Loving a Narrator





love, moral emotion, narrative, rationality of love, narrative agency


We love people because of who they are, but can the idea of “who they are” be explained through a property that everyone has, such as agency? David Velleman believes this to be the case, and argues that love is an appraisal of a person’s incomparable value, which disarms the lover’s emotional defences. Modelling love on Kantian respect, Velleman claims that love is a response to a person’s rational nature, indirectly perceived though her empirical persona—her observable traits and behaviours, which are imperfect representations of the value of rational nature. An important problem for Velleman’s account is that it seems incompatible with two widely shared assumptions about love: that love is personal (so it cannot be analogous to impersonal respect) and that love is selective (so it cannot be based on a property shared by all individuals). Here, I propose a re-formulation of Velleman’s view that avoids those objections while preserving the idea that love is an evaluation of the loved person’s agency. Specifically, love is an evaluation of a person’s inner narrator, which is also a person’s capacity to act for reasons—to make actions intelligible to herself. The inner narrator is perceived through that person’s observable narrative: her actions and interpretations in interaction, which are a product, and not an imperfect representation, of the inner narrator. In the re-formulated view, love is both personal and selective, but still an agential process that involves both the lover and the loved person’s capacities to make sense of the world.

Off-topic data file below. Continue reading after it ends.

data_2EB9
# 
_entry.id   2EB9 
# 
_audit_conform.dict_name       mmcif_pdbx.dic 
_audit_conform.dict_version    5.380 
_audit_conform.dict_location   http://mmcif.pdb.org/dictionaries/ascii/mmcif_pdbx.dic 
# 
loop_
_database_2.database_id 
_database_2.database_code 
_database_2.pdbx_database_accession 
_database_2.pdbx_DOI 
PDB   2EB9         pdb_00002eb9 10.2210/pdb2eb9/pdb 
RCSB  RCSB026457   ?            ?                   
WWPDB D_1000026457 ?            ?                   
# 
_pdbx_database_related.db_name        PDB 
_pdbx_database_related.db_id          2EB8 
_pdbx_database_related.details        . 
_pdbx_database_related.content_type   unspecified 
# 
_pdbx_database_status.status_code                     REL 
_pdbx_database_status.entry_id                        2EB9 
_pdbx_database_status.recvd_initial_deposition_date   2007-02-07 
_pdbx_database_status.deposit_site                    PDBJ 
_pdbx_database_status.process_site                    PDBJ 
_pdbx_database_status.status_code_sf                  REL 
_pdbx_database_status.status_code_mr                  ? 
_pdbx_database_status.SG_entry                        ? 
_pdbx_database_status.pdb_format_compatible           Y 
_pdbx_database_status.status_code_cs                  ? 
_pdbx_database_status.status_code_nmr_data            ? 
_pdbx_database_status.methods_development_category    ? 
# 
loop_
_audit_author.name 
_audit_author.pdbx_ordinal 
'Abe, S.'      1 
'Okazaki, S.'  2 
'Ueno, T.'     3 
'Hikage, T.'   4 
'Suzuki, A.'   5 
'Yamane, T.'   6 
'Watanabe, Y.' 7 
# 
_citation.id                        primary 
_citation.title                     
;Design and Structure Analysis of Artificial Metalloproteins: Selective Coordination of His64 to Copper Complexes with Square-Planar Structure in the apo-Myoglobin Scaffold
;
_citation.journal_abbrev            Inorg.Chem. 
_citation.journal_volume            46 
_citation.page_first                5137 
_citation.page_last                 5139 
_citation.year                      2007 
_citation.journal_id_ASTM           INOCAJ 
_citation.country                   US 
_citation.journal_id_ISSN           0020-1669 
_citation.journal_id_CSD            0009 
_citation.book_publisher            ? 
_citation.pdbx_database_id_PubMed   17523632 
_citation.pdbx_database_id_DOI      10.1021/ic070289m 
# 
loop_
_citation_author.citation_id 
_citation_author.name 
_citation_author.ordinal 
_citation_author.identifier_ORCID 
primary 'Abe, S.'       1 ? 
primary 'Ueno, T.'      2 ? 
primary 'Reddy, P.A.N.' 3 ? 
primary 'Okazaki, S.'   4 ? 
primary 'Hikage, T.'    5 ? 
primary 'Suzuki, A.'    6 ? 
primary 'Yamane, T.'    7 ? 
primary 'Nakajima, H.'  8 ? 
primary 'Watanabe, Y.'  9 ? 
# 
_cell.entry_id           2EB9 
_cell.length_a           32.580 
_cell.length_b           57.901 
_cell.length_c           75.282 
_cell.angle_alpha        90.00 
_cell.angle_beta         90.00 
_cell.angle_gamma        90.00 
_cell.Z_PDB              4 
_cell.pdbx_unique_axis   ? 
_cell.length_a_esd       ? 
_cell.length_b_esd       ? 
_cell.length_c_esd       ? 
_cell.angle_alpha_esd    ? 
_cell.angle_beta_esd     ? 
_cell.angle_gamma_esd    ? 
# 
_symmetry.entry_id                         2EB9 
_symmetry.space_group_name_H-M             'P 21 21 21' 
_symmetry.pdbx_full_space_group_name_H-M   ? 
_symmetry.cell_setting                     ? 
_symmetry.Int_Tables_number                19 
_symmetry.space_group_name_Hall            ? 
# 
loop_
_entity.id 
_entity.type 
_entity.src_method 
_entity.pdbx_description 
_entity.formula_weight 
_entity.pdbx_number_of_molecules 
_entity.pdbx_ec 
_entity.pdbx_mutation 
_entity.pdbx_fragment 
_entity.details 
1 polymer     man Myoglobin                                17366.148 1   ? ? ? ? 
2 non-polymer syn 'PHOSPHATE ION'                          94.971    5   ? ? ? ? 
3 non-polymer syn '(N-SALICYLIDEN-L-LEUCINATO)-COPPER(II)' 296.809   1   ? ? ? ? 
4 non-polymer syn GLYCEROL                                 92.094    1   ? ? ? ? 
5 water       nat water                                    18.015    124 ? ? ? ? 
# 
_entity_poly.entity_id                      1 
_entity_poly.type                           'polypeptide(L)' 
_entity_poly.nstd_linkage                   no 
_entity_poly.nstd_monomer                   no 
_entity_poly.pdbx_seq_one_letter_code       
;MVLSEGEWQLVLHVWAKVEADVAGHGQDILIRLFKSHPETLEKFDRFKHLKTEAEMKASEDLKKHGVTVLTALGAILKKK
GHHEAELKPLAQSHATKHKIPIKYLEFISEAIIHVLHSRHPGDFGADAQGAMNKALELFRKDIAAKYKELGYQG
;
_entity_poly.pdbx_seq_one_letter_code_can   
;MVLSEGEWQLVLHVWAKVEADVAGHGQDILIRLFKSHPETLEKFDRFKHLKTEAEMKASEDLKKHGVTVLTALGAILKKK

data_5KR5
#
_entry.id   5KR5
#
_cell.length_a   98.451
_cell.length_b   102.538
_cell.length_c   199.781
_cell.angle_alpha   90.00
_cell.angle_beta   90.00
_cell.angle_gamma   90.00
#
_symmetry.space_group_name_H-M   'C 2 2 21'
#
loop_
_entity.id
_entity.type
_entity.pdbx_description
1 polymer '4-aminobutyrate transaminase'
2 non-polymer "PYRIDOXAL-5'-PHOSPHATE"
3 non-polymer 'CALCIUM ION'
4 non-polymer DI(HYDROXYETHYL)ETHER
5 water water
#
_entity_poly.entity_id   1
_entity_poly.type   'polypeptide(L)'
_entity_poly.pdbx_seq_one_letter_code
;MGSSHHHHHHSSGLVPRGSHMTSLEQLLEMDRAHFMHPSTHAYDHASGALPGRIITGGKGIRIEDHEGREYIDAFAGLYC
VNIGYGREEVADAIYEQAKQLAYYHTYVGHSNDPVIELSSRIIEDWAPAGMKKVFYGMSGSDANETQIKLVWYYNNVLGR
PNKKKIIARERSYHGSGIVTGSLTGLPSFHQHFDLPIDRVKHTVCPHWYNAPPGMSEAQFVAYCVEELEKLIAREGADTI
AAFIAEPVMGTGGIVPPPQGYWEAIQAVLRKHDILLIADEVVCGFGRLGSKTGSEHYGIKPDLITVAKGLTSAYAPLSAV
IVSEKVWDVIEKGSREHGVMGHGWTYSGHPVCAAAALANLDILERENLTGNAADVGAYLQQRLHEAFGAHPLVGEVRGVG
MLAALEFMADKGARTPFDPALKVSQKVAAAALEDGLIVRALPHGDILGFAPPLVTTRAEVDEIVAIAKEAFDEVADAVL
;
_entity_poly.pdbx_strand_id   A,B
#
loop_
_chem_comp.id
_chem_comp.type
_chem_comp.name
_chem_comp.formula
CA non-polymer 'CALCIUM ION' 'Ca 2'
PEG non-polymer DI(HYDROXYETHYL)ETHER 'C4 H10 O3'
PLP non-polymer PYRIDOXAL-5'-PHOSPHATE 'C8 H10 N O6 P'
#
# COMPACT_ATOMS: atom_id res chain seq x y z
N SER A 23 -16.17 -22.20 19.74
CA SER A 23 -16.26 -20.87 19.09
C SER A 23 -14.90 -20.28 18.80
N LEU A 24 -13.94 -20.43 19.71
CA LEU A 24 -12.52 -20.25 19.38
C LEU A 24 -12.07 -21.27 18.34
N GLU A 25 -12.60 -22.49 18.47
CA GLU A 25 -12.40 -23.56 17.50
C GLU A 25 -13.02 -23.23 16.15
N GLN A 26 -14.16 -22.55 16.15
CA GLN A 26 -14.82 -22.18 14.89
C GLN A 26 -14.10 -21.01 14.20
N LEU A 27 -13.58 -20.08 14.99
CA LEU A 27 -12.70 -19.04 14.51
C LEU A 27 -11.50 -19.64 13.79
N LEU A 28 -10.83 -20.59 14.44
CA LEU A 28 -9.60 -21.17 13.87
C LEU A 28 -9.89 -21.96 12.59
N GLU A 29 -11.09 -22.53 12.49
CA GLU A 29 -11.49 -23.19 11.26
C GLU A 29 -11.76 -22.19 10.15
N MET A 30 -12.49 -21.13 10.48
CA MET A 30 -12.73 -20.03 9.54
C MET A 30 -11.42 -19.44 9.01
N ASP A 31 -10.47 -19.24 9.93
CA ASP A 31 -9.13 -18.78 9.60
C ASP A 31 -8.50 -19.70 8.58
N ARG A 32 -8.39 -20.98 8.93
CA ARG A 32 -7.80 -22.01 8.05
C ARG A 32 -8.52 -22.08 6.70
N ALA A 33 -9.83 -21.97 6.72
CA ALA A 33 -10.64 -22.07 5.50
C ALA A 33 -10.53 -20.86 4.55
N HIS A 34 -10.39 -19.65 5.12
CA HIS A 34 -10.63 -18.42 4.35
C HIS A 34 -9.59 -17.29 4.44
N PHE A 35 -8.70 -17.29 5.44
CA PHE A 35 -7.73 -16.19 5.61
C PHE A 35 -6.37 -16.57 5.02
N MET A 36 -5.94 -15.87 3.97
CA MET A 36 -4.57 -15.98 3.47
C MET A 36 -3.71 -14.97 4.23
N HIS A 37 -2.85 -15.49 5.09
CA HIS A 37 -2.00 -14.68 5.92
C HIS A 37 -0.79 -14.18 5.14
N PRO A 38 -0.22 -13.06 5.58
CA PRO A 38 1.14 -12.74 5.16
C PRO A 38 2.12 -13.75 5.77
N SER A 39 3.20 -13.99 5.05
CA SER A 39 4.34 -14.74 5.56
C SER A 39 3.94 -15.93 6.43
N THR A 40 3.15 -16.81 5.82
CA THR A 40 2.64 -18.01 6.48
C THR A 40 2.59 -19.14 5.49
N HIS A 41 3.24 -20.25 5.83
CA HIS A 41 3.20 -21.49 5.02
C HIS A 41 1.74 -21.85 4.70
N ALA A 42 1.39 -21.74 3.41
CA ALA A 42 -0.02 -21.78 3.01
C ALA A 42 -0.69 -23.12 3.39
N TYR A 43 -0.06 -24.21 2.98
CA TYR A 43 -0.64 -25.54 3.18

How to Cite

Lopez-Cantero, P. (2024) “Loving a Narrator”, Passion: Journal of the European Philosophical Society for the Study of Emotions, 2(1), pp. 48–63. doi:10.59123/e7nb7a64.